It’s beyond our bearing. Another mass shooting has happened, this one the deadliest in our country’s history. Someone was given access to enough weapons that 49 people were shot dead and nearly as many wounded in one attack by one man in one place. There was an armed police officer outside the club where the people were killed but that didn’t stop this shooter.
This time it is the LGBT community that is grieving their friends and their children who have been cut down. In the last few years it’s been the parents of school children, fellow parishioners after a bible study, social workers mourning their co-workers after a staff party, and the many others whose stories no longer have had enough shock value to gain national attention. No matter who it is, the tears are the same, the shock is the same, the elected leaders pledges are the same – and nothing seems to change.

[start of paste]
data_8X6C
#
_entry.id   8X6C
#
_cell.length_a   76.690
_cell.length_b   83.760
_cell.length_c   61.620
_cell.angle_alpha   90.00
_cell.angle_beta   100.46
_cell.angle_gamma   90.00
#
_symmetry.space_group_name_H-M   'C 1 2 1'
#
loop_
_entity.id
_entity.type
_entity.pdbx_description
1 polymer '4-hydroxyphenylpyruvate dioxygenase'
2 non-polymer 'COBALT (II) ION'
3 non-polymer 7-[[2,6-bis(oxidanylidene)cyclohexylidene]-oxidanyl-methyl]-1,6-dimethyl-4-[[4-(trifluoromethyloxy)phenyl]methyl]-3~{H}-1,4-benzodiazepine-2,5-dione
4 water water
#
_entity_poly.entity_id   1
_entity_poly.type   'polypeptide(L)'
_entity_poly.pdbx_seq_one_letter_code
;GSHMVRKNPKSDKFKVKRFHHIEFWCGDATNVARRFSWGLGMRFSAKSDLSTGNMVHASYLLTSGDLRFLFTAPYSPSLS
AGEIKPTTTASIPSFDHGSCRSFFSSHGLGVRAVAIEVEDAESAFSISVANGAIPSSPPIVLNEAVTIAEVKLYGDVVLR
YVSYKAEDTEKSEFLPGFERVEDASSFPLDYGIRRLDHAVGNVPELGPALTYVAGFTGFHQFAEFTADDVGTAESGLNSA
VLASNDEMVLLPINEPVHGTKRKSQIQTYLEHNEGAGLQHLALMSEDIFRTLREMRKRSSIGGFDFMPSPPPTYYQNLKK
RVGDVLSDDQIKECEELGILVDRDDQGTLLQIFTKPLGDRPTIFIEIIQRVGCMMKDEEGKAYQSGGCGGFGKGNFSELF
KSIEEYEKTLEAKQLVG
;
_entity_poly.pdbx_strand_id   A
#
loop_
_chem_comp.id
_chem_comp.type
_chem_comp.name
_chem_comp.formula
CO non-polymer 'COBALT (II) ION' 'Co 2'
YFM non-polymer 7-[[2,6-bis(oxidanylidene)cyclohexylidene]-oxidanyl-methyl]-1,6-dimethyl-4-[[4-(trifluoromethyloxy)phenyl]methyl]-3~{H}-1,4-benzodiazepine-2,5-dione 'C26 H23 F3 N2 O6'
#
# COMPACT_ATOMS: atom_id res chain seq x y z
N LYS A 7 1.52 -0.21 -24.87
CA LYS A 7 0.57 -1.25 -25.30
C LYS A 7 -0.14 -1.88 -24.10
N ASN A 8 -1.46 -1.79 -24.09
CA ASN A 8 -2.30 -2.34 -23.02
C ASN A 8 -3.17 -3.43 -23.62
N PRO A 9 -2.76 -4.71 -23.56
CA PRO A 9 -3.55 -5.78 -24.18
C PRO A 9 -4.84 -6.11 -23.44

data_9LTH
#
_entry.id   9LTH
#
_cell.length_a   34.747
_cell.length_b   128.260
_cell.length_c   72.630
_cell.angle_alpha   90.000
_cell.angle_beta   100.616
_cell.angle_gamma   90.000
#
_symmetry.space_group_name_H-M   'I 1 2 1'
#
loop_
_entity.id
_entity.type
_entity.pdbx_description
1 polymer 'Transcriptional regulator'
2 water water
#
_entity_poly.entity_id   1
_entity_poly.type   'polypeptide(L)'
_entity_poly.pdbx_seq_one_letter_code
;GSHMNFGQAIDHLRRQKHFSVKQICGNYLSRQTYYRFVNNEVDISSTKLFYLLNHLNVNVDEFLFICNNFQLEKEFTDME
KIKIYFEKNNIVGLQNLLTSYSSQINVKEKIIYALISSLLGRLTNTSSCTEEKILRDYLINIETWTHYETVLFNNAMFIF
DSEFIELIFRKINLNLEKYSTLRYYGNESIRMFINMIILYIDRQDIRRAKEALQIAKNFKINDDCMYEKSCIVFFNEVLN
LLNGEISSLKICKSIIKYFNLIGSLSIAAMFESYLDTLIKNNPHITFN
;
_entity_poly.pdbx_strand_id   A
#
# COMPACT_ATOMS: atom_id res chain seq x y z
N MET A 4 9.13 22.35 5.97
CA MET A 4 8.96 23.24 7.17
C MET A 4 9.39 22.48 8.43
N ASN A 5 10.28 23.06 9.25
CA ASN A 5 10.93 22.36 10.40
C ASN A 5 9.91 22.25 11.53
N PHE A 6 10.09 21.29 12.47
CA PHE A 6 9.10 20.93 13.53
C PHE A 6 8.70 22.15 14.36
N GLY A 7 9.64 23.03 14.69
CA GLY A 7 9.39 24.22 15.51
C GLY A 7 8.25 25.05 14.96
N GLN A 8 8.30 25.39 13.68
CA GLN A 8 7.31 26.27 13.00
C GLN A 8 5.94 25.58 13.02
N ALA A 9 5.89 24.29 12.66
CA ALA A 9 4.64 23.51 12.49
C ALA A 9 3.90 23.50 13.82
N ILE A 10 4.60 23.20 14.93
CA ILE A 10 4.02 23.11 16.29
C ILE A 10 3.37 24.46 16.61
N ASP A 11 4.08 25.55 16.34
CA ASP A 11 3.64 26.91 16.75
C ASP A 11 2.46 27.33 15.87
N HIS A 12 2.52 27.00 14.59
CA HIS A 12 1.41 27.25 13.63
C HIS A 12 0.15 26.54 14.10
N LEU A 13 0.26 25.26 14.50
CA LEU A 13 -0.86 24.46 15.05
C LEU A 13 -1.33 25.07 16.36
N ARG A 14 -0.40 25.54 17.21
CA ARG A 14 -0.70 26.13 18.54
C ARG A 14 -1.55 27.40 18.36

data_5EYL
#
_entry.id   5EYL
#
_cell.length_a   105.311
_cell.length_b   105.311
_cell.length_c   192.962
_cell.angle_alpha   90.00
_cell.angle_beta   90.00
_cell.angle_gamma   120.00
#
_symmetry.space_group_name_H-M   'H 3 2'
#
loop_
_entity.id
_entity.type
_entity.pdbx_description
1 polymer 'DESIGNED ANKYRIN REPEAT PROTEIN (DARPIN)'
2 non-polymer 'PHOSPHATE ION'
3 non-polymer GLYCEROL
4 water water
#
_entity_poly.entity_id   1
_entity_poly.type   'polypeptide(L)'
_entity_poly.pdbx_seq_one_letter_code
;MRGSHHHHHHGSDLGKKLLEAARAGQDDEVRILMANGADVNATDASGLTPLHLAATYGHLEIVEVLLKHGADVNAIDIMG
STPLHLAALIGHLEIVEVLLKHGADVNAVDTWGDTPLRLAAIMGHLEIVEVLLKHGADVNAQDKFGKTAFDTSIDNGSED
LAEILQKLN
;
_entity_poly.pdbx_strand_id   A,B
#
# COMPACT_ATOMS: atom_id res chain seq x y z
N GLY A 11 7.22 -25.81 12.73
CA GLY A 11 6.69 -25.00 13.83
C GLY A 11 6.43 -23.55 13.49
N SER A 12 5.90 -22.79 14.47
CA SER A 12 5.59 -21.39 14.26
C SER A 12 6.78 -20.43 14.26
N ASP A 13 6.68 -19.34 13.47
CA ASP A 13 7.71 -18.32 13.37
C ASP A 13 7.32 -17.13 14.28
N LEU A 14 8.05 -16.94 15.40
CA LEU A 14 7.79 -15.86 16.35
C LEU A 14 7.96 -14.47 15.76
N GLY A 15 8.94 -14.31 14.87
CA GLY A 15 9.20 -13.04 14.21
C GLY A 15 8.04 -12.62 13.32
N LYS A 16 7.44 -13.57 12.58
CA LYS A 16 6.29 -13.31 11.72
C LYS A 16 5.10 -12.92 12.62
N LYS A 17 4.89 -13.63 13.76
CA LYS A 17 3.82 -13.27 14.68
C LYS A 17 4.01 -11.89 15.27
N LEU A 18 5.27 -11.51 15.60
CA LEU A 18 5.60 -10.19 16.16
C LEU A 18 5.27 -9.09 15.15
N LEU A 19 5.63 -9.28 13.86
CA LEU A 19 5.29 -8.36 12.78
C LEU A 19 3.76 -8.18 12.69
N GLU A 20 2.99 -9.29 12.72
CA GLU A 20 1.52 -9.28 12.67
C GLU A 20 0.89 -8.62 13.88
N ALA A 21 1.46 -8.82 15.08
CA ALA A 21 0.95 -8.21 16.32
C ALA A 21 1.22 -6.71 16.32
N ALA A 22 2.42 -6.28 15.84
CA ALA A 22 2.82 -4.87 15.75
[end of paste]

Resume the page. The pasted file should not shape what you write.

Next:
This morning, after the shooting and killings in Orlando at Pulse, people are sharing their frustration that prayer isn’t enough. And by itself, it isn’t. But it’s the place we as Christians start. It’s the place from which we move. And that movement has to be out into a world that is reeling, shocked, weeping and devastated with pain beyond bearing. As followers of Jesus we are asked to move out toward the people who are persecuted and harmed and to take our place standing beside them. And we are asked to surround them with the kind of community that will start to slow the violence – to make these sorts of events a memory and not our future.
We do this with the simple tools God has given us. Prayer. Bread. Wine. Healing oil. And the tools that build community. Listening. Pot-luck dinners. Food drives. Homeless shelters. It’s nonsense in the eyes of the world, but it’s what God would have us do. Jesus showed us that these things change the arc of history.
Because as we stand with the victims and the persecuted, as we feed them and pray with them, as we give of ourselves on their behalf, we are creating a community that Jesus tells us will be impervious to the hatred and assaults of the evil forces of this world which seem to have the upper hand on dark days like today.
So today we pray. Tomorrow we move.
-The Rt. Rev. W. Nicholas Knisely
Bishop of Rhode Island